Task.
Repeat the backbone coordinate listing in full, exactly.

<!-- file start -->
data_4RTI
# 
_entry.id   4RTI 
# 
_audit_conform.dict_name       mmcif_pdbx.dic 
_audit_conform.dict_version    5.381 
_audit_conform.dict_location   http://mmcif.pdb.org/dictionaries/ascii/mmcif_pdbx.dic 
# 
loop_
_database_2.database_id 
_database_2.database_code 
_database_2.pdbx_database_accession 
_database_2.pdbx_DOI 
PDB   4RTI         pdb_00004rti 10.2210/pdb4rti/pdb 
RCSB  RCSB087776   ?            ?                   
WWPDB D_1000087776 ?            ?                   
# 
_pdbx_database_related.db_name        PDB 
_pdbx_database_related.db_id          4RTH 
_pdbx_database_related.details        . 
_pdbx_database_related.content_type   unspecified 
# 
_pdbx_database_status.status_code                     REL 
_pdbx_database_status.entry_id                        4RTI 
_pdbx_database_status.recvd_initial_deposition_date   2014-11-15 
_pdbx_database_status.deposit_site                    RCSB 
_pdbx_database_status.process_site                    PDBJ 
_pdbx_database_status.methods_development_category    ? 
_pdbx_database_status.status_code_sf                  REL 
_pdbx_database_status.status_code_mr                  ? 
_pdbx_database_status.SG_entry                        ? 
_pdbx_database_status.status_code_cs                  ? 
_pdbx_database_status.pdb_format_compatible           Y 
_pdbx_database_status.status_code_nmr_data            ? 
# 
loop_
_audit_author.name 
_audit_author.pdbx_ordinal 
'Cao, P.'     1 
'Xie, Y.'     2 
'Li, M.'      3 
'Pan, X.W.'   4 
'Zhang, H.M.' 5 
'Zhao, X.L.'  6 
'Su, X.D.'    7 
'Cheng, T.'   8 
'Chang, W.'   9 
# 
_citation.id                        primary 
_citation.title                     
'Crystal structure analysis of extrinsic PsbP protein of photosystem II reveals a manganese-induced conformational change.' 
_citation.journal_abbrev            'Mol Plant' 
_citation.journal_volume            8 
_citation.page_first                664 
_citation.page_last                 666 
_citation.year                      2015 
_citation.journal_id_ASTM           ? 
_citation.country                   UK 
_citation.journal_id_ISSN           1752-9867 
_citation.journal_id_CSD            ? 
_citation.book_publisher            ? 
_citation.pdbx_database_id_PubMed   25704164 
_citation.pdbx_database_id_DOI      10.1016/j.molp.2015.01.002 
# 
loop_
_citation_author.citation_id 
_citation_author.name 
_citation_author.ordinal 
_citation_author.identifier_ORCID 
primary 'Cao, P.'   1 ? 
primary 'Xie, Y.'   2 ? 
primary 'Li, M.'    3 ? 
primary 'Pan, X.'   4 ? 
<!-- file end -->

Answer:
data_4RTI
# 
_entry.id   4RTI 
# 
_audit_conform.dict_name       mmcif_pdbx.dic 
_audit_conform.dict_version    5.381 
_audit_conform.dict_location   http://mmcif.pdb.org/dictionaries/ascii/mmcif_pdbx.dic 
# 
loop_
_database_2.database_id 
_database_2.database_code 
_database_2.pdbx_database_accession 
_database_2.pdbx_DOI 
PDB   4RTI         pdb_00004rti 10.2210/pdb4rti/pdb 
RCSB  RCSB087776   ?            ?                   
WWPDB D_1000087776 ?            ?                   
# 
_pdbx_database_related.db_name        PDB 
_pdbx_database_related.db_id          4RTH 
_pdbx_database_related.details        . 
_pdbx_database_related.content_type   unspecified 
# 
_pdbx_database_status.status_code                     REL 
_pdbx_database_status.entry_id                        4RTI 
_pdbx_database_status.recvd_initial_deposition_date   2014-11-15 
_pdbx_database_status.deposit_site                    RCSB 
_pdbx_database_status.process_site                    PDBJ 
_pdbx_database_status.methods_development_category    ? 
_pdbx_database_status.status_code_sf                  REL 
_pdbx_database_status.status_code_mr                  ? 
_pdbx_database_status.SG_entry                        ? 
_pdbx_database_status.status_code_cs                  ? 
_pdbx_database_status.pdb_format_compatible           Y 
_pdbx_database_status.status_code_nmr_data            ? 
# 
loop_
_audit_author.name 
_audit_author.pdbx_ordinal 
'Cao, P.'     1 
'Xie, Y.'     2 
'Li, M.'      3 
'Pan, X.W.'   4 
'Zhang, H.M.' 5 
'Zhao, X.L.'  6 
'Su, X.D.'    7 
'Cheng, T.'   8 
'Chang, W.'   9 
# 
_citation.id                        primary 
_citation.title                     
'Crystal structure analysis of extrinsic PsbP protein of photosystem II reveals a manganese-induced conformational change.' 
_citation.journal_abbrev            'Mol Plant' 
_citation.journal_volume            8 
_citation.page_first                664 
_citation.page_last                 666 
_citation.year                      2015 
_citation.journal_id_ASTM           ? 
_citation.country                   UK 
_citation.journal_id_ISSN           1752-9867 
_citation.journal_id_CSD            ? 
_citation.book_publisher            ? 
_citation.pdbx_database_id_PubMed   25704164 
_citation.pdbx_database_id_DOI      10.1016/j.molp.2015.01.002 
# 
loop_
_citation_author.citation_id 
_citation_author.name 
_citation_author.ordinal 
_citation_author.identifier_ORCID 
primary 'Cao, P.'   1 ? 
primary 'Xie, Y.'   2 ? 
primary 'Li, M.'    3 ? 
primary 'Pan, X.'   4 ? 